Love Thy Neighbor: How Faith and Fashion Inspired a Post-Retirement Entrepreneur

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Age is just a number for Agnes Scott.

"I don’t think about age," she says. "I think about how I can pass on what I’ve learned to others."

As a post-retiree serving as a "one woman band" of her newly-realized nonprofit venture, NeighborH.O.O.D., Scott rightfully has much to pass on.

Founded out of her own entrepreneurial success following her employment in the automotive industry in Detroit in the 1980s, Scott is the founder of NeighborH.O.O.D. (Hands on Our Destinies), a fashion and design trade and arts school built around a 15-month cooperative entrepreneurship curriculum that includes business and entrepreneurship courses.

The curriculum uses the performing, literary, decorative, graphic, plastic, visual, and performing arts as backdrops to spark creativity and innovation, promote social cohesion, spur academic performance, and heal and unite the community.

This nation does not have the luxury to dismiss the need for the underserved to be advantaged.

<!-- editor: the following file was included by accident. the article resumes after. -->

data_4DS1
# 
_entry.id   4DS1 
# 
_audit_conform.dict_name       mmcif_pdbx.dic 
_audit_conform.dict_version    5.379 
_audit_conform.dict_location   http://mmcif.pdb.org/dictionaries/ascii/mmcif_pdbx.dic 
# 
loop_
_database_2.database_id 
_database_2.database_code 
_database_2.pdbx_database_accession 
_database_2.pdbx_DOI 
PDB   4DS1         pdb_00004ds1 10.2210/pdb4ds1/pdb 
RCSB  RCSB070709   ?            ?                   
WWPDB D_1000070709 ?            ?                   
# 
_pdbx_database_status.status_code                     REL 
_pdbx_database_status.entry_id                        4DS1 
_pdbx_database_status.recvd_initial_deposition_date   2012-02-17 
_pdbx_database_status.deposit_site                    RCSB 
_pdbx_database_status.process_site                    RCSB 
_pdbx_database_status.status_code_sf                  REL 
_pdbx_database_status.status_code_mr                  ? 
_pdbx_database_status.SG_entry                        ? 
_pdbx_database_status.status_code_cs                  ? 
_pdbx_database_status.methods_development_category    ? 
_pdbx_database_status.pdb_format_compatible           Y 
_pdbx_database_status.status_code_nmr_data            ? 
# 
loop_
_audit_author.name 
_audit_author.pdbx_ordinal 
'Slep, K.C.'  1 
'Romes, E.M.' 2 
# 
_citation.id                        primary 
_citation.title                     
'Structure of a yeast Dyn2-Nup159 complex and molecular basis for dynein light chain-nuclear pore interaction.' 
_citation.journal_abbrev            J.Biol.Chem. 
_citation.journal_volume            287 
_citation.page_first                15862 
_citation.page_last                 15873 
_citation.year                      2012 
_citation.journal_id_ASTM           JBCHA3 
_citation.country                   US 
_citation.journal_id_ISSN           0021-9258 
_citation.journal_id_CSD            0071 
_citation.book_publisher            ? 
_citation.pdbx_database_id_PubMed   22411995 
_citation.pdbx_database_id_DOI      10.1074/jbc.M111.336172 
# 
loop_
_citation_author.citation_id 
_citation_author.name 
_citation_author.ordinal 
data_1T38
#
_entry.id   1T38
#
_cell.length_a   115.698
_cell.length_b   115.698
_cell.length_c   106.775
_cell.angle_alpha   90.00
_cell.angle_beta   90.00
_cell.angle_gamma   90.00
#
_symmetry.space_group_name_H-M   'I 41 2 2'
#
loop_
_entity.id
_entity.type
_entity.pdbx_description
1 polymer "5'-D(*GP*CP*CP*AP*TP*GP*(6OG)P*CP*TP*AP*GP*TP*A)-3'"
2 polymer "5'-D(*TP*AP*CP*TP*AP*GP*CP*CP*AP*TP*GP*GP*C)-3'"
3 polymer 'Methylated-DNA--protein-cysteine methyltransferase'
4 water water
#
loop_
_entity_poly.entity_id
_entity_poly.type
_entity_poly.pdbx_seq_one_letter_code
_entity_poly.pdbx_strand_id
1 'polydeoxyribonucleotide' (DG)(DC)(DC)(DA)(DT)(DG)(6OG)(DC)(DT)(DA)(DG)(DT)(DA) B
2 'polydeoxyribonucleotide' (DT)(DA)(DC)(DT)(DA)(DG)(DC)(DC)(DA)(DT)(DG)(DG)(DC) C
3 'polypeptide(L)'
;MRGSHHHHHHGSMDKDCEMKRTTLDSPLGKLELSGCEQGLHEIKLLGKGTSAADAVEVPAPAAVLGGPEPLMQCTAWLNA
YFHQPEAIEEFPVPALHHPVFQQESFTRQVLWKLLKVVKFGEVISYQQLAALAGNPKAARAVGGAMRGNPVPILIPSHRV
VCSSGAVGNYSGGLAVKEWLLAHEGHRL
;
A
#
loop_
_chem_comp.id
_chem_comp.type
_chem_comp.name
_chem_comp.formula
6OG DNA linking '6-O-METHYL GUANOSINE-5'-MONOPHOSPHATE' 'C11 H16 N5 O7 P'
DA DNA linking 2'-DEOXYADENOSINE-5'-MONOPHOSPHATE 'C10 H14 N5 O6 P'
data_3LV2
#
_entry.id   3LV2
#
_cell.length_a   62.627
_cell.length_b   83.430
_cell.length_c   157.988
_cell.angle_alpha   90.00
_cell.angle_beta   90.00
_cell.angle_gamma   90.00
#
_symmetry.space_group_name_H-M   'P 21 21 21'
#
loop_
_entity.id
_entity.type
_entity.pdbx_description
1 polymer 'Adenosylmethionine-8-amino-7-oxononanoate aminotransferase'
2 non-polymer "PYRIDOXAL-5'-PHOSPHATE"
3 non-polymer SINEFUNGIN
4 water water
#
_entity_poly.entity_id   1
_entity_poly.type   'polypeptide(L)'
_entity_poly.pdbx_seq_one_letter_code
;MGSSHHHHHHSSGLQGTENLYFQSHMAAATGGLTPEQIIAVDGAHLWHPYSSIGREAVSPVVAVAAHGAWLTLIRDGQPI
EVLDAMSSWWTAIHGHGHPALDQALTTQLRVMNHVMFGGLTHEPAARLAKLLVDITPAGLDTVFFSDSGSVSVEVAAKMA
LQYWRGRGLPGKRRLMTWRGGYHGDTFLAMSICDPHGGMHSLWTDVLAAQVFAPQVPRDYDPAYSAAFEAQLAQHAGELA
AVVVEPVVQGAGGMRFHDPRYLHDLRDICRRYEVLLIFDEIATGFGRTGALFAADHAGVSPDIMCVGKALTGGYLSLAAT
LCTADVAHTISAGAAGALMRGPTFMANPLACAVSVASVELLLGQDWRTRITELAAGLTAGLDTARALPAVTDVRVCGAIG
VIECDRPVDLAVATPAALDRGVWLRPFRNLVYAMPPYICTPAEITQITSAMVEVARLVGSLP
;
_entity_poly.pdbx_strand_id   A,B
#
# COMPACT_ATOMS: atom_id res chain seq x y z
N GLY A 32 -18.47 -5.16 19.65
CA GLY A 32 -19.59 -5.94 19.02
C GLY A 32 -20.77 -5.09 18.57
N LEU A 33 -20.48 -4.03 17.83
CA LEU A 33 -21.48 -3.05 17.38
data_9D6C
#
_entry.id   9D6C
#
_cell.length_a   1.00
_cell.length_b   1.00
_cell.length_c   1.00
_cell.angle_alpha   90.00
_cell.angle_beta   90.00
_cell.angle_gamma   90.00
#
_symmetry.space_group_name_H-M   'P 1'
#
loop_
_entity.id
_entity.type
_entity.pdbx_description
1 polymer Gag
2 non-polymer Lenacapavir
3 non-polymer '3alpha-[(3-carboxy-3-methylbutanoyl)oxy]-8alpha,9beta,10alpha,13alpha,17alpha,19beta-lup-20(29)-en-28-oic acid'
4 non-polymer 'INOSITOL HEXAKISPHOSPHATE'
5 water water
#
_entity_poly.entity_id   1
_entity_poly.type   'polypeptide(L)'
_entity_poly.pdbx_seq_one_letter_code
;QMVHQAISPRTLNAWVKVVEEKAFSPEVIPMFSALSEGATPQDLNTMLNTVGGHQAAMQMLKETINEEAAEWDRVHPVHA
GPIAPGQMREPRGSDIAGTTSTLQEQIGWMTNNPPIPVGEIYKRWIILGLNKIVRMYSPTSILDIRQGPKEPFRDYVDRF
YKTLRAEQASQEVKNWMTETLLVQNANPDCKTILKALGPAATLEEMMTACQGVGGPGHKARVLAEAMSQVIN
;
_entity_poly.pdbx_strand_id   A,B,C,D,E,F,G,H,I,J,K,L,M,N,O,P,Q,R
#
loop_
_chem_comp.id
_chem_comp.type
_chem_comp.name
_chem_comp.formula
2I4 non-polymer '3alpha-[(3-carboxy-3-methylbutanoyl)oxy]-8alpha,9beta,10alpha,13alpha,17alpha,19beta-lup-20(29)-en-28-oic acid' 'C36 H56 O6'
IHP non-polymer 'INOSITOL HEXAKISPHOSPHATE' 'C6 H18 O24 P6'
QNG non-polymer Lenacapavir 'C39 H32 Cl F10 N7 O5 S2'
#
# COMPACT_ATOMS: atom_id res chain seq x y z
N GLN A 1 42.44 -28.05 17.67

“Its mission is to bring forth the latent talents and abilities of Nashville’s underserved population via theory, application, and self-advocacy skills,” Scott says, “using hands-on cooperative entrepreneurship principles to shape their destinies.”

A partnership with Lipscomb University’s SALT (Serving and Learning Together) Program has accelerated NeighborH.O.O.D.’s launch date; the inaugural class, which began classes at the end of September, will graduate in winter 2018.

At last count, 11 students were set to enroll.

“This nation does not have the luxury to dismiss the need for the underserved to be advantaged,” Scott says. “So, in order to avoid increases in the dire economic, social, and educational woes of that population, which negatively affect the well-being of this nation, both domestically and internationally, steps must be put in place to change the dire statistics for this population."